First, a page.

Tizzy in a teacup:
The two-story house, assessed by the District tax office at $813,950, has been boarded up for more than a decade and hardly looks like the showplace depicted in old Sears catalogue drawings. A plumber named Jesse Baltimore put it together — all 10,000 parts — with the help of a 77-page Sears, Roebuck and Co. instruction book. He was among thousands of people across the nation who bought the company’s house kits decades ago.
A plumber built this house in the Palisades neighborhood in 1925 from a kit he purchased from a Sears, Roebuck and Co. catalog.
Neighbors advocating demolition declared the house an eyesore years ago. But preservationists hailed it as an important symbol of how Washington’s working-class neighborhoods developed after World War I. The preservationists wanted to keep the house right where it sits in the Palisades neighborhood.
(Aside: Northwest Washington is definitely the high-rent district.)
I grew up on the Sears and Montgomery Ward Catalogs. On Pine View Farm, they were our link to shopping. The nearest cities were 90 miles away (north) or 40 miles and an hour-and-a-half ferry ride (south).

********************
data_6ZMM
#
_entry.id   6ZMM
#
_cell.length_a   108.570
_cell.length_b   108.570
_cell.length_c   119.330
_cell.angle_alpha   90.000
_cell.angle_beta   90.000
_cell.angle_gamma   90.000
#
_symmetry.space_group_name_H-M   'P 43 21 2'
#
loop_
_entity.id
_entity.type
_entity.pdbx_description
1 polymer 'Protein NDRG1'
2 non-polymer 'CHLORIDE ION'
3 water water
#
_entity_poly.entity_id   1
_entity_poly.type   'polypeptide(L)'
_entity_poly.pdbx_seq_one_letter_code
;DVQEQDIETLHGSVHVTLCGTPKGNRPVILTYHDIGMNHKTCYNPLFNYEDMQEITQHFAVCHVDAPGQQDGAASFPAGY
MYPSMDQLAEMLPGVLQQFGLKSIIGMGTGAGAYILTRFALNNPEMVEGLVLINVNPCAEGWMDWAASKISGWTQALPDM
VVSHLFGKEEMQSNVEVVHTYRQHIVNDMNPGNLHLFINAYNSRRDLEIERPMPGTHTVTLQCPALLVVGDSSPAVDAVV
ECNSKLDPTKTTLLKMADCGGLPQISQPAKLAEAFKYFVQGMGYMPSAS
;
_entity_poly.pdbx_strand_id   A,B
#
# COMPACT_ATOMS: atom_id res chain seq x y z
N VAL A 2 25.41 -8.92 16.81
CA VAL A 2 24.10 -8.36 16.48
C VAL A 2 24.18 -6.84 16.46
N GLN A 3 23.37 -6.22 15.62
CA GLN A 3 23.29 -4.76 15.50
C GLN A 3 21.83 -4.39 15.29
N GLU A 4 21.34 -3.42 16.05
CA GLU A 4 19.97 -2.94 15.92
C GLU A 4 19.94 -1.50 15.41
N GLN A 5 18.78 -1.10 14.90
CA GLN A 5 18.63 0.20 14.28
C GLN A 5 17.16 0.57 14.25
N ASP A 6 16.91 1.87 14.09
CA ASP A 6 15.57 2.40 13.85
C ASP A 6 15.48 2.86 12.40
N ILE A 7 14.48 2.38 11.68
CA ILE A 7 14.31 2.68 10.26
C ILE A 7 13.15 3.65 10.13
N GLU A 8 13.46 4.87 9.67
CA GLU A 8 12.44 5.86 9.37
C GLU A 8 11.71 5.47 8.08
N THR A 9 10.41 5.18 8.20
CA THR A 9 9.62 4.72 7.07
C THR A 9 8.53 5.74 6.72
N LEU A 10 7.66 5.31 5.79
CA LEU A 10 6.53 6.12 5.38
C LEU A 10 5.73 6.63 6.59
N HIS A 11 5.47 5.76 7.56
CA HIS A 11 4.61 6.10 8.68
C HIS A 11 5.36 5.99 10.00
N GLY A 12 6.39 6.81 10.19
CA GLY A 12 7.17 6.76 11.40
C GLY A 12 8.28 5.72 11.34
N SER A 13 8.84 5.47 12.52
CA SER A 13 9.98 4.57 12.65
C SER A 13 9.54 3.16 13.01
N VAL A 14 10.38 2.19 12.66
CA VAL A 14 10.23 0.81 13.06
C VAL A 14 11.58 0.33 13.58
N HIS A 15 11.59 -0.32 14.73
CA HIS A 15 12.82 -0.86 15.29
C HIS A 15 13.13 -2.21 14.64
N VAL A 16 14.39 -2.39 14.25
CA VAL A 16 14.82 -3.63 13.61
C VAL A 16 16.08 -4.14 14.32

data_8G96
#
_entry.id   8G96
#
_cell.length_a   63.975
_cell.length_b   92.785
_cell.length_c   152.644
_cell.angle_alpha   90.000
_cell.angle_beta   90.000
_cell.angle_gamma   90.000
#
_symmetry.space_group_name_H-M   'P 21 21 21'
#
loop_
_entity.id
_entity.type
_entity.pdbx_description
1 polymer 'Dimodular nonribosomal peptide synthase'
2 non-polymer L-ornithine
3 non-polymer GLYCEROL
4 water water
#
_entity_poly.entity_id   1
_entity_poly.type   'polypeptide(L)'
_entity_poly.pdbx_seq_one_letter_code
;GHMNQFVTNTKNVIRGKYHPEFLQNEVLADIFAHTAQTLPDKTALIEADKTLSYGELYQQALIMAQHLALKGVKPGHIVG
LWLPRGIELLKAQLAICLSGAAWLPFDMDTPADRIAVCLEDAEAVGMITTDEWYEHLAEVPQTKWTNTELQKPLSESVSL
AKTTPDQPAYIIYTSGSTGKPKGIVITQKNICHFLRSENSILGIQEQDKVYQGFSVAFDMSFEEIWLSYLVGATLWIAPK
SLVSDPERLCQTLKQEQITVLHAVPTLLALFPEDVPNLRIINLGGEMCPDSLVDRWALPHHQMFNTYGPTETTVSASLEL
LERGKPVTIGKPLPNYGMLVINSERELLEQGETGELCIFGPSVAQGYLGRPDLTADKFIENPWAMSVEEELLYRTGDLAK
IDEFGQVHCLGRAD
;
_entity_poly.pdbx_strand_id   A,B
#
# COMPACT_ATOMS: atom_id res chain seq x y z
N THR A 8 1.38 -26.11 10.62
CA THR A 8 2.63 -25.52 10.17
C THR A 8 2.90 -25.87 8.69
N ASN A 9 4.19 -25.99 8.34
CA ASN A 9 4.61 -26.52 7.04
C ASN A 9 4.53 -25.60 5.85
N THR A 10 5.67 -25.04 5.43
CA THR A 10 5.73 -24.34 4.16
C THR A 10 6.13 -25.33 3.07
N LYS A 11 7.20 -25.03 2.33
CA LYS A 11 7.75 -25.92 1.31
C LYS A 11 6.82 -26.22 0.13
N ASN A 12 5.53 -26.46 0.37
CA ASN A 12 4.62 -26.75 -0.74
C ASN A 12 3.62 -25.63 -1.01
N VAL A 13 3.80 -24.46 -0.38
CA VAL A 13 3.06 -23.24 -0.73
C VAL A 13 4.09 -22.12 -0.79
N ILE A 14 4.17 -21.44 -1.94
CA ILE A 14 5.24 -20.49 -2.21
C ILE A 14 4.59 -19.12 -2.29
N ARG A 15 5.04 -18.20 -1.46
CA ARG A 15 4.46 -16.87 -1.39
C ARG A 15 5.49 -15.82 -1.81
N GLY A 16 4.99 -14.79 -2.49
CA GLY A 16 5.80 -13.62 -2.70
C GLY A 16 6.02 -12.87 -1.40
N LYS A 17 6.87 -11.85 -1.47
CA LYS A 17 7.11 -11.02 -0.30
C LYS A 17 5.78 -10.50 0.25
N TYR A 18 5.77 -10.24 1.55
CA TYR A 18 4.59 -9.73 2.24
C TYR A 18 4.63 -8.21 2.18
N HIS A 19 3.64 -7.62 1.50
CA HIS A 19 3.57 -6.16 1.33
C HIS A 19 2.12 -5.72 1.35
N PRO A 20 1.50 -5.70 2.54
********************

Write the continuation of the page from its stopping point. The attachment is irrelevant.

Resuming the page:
A house in a box is certainly a curiosity, but really not much different from the McMansions being thrown up now (I have seen the kits from a leading McMansion manufacturer heading down the road on the backs of flat-beds–don’t remove the scaffolding until the Ty-Vek is up), but, given that, as the story later points out, “(a)bout 90 percent of the estimated 75,000 Sears houses sold across the country still stand,” this house is hardly a historical site worthy of preservation.
More a historical curiosity.